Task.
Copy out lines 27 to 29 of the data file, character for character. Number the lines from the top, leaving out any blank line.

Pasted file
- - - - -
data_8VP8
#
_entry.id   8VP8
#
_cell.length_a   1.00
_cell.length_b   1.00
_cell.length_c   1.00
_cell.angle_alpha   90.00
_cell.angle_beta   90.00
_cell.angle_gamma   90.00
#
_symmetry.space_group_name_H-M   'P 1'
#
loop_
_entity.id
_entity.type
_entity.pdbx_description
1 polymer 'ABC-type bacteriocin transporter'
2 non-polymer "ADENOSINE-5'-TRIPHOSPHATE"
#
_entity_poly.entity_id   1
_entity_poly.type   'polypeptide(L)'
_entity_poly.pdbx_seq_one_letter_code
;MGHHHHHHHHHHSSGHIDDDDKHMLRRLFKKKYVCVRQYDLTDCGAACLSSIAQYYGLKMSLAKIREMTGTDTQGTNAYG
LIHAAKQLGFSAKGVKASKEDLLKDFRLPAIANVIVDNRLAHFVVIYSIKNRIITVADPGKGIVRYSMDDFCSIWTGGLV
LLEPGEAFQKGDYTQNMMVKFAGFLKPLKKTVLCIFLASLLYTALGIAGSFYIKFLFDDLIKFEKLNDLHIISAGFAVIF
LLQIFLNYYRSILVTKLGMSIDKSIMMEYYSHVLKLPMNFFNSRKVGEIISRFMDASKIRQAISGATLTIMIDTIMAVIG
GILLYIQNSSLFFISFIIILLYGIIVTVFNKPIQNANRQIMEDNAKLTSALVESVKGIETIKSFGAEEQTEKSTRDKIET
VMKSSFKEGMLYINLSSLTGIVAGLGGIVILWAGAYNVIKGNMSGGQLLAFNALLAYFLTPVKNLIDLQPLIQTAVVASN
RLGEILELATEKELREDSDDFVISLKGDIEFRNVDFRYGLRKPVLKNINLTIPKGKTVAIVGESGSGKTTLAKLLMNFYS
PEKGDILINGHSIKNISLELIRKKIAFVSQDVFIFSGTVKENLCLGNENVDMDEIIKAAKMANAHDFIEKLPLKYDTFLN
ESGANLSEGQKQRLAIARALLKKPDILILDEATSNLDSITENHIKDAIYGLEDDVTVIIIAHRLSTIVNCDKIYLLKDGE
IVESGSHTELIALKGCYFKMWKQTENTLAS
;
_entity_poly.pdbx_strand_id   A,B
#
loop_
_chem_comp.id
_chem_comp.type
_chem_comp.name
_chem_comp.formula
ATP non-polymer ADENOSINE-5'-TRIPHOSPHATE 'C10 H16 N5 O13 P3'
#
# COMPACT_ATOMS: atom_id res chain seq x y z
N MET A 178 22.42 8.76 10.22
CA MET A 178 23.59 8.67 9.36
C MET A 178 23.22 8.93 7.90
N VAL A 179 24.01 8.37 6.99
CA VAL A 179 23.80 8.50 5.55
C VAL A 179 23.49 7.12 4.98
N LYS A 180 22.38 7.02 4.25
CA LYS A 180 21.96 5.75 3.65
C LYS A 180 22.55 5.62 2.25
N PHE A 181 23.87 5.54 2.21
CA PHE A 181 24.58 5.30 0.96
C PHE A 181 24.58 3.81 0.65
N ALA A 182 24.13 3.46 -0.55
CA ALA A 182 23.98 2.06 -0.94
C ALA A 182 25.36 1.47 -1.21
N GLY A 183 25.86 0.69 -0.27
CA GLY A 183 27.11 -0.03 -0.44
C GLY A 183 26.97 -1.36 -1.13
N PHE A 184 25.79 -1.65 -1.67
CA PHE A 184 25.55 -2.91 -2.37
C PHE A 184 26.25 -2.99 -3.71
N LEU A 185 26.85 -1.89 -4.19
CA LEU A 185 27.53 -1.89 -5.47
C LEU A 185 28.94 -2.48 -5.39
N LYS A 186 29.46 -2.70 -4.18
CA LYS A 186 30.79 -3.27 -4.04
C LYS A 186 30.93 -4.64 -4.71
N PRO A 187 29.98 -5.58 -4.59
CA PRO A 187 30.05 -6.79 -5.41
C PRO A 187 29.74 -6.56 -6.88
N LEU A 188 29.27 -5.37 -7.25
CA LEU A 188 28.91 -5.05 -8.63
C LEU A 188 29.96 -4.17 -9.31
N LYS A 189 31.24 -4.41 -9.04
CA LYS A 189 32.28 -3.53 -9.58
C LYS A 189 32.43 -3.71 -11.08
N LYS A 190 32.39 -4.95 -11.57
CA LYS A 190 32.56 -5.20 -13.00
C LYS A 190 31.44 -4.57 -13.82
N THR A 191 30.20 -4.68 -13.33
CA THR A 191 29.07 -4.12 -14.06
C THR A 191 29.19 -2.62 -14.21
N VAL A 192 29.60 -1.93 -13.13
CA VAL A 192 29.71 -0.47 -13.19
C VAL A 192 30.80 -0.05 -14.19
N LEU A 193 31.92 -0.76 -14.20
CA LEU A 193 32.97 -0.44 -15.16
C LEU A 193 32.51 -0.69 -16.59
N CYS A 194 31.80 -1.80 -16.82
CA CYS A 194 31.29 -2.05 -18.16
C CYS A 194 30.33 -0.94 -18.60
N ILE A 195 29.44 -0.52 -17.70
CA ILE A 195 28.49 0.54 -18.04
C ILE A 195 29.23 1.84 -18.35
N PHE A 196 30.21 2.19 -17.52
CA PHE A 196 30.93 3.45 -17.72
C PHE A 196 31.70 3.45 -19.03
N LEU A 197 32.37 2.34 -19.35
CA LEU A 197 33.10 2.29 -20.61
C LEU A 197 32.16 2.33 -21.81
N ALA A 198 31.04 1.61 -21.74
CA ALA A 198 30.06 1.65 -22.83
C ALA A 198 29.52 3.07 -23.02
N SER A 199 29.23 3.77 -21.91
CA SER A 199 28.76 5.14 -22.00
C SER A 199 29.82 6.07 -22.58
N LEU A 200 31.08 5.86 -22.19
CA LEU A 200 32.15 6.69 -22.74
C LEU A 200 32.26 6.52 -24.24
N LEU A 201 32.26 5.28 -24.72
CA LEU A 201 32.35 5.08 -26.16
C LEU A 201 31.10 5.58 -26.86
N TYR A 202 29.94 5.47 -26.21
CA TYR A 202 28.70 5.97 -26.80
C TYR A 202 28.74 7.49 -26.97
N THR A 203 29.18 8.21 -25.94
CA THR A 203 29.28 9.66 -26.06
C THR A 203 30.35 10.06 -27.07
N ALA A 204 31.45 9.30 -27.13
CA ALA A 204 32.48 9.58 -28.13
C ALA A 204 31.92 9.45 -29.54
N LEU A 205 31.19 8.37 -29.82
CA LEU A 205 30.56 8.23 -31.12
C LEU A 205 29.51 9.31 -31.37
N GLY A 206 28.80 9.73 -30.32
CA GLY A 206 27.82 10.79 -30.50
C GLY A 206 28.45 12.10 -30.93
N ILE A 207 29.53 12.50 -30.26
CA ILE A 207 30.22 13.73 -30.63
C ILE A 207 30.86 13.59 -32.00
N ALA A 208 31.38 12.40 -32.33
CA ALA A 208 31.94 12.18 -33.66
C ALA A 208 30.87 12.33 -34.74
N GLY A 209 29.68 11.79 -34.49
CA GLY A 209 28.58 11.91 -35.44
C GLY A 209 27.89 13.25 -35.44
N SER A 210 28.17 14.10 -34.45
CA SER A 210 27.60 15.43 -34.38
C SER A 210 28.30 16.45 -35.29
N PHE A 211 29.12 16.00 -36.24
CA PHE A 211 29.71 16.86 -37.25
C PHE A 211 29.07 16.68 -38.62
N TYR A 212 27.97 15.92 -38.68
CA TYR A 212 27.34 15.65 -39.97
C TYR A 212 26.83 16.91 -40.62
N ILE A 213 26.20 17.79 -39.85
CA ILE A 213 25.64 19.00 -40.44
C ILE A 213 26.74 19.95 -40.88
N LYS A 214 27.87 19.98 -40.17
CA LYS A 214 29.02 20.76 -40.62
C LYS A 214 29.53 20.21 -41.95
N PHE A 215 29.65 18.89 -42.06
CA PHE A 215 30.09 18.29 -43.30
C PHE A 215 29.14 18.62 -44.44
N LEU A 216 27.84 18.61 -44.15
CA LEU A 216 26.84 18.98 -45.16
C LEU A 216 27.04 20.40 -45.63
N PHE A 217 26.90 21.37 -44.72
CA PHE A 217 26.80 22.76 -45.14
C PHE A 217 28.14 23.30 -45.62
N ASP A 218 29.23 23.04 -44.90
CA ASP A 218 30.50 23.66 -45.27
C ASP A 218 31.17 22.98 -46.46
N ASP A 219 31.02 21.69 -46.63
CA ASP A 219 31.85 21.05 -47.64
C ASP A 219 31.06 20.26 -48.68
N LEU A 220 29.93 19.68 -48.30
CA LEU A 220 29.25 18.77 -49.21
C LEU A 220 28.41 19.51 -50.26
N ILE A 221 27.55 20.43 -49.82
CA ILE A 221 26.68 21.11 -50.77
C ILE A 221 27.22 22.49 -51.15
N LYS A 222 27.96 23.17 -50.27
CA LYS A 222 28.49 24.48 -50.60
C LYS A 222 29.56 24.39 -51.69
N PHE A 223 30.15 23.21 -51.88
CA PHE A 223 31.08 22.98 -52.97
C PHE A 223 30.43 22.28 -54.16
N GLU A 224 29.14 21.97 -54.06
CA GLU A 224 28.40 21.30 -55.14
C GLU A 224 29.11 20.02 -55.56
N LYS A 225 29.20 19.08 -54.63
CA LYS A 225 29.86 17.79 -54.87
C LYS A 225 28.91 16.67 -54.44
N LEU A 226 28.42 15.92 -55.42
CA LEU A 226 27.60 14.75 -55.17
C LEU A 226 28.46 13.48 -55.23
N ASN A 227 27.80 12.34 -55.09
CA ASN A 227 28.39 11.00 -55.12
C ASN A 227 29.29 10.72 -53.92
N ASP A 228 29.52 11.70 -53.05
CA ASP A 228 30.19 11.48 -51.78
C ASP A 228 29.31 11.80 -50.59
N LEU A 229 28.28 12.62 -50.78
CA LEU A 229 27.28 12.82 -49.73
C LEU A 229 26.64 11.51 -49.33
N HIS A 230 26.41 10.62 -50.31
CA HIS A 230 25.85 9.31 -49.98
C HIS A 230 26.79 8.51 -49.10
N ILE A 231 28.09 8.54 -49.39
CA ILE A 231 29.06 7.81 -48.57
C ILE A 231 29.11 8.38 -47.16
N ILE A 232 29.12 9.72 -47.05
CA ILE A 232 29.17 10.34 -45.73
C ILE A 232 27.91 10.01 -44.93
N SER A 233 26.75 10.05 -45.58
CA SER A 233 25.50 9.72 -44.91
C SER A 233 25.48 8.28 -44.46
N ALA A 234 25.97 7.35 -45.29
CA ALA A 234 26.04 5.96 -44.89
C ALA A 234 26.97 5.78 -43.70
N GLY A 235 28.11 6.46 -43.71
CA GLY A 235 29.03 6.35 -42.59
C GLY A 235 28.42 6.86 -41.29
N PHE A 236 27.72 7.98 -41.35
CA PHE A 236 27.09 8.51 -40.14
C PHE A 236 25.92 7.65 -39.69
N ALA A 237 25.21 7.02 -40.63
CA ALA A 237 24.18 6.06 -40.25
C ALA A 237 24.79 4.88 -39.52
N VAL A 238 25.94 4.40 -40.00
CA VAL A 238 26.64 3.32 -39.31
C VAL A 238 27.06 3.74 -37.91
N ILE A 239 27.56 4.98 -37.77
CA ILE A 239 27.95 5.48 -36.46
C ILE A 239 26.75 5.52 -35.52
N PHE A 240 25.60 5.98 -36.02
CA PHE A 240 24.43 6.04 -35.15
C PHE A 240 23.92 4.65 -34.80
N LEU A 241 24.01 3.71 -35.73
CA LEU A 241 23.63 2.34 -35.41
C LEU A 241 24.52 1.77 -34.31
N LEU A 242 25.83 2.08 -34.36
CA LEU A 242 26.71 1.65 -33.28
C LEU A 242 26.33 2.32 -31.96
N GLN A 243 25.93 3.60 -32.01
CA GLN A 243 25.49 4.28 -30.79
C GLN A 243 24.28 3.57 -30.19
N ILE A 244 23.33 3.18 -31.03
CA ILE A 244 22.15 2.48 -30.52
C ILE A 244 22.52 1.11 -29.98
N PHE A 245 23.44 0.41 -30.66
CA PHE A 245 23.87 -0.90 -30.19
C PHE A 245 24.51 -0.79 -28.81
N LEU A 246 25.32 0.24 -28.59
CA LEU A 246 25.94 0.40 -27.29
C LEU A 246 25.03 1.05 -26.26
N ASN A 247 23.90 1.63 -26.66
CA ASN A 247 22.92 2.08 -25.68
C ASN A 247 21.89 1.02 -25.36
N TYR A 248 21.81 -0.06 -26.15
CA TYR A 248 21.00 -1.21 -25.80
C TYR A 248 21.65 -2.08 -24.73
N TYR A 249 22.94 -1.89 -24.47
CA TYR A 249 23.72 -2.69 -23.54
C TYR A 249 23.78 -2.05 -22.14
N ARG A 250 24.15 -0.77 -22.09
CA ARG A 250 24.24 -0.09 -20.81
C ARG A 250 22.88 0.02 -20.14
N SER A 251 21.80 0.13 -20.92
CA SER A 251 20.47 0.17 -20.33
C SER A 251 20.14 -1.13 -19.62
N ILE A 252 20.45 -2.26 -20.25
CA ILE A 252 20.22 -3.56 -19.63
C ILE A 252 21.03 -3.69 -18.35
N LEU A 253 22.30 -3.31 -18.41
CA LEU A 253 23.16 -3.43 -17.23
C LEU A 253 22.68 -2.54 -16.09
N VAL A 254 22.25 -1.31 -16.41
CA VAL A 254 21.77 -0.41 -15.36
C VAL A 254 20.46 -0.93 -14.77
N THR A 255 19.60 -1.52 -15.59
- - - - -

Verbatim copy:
LLQIFLNYYRSILVTKLGMSIDKSIMMEYYSHVLKLPMNFFNSRKVGEIISRFMDASKIRQAISGATLTIMIDTIMAVIG
GILLYIQNSSLFFISFIIILLYGIIVTVFNKPIQNANRQIMEDNAKLTSALVESVKGIETIKSFGAEEQTEKSTRDKIET
VMKSSFKEGMLYINLSSLTGIVAGLGGIVILWAGAYNVIKGNMSGGQLLAFNALLAYFLTPVKNLIDLQPLIQTAVVASN